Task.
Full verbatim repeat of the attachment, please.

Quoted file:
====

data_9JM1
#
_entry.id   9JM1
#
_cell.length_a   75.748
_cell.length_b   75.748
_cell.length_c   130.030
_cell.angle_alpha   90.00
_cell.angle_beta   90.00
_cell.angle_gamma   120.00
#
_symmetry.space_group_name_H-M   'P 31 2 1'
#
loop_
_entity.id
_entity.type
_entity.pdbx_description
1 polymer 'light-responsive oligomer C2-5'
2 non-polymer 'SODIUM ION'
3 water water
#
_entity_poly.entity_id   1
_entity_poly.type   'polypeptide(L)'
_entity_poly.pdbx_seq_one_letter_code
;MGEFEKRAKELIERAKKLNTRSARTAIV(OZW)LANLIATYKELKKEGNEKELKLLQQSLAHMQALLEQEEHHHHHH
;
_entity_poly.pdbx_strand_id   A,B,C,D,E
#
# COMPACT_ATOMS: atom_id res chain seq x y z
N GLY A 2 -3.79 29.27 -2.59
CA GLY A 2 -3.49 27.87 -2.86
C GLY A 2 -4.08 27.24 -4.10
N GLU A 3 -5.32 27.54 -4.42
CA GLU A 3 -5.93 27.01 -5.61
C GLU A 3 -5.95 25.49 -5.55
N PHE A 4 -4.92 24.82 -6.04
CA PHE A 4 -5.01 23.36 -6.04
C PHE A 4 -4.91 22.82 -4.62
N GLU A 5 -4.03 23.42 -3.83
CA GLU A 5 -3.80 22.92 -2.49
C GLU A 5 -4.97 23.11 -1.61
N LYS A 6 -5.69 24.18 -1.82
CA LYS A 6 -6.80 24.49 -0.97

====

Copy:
data_9JM1
#
_entry.id   9JM1
#
_cell.length_a   75.748
_cell.length_b   75.748
_cell.length_c   130.030
_cell.angle_alpha   90.00
_cell.angle_beta   90.00
_cell.angle_gamma   120.00
#
_symmetry.space_group_name_H-M   'P 31 2 1'
#
loop_
_entity.id
_entity.type
_entity.pdbx_description
1 polymer 'light-responsive oligomer C2-5'
2 non-polymer 'SODIUM ION'
3 water water
#
_entity_poly.entity_id   1
_entity_poly.type   'polypeptide(L)'
_entity_poly.pdbx_seq_one_letter_code
;MGEFEKRAKELIERAKKLNTRSARTAIV(OZW)LANLIATYKELKKEGNEKELKLLQQSLAHMQALLEQEEHHHHHH
;
_entity_poly.pdbx_strand_id   A,B,C,D,E
#
# COMPACT_ATOMS: atom_id res chain seq x y z
N GLY A 2 -3.79 29.27 -2.59
CA GLY A 2 -3.49 27.87 -2.86
C GLY A 2 -4.08 27.24 -4.10
N GLU A 3 -5.32 27.54 -4.42
CA GLU A 3 -5.93 27.01 -5.61
C GLU A 3 -5.95 25.49 -5.55
N PHE A 4 -4.92 24.82 -6.04
CA PHE A 4 -5.01 23.36 -6.04
C PHE A 4 -4.91 22.82 -4.62
N GLU A 5 -4.03 23.42 -3.83
CA GLU A 5 -3.80 22.92 -2.49
C GLU A 5 -4.97 23.11 -1.61
N LYS A 6 -5.69 24.18 -1.82
CA LYS A 6 -6.80 24.49 -0.97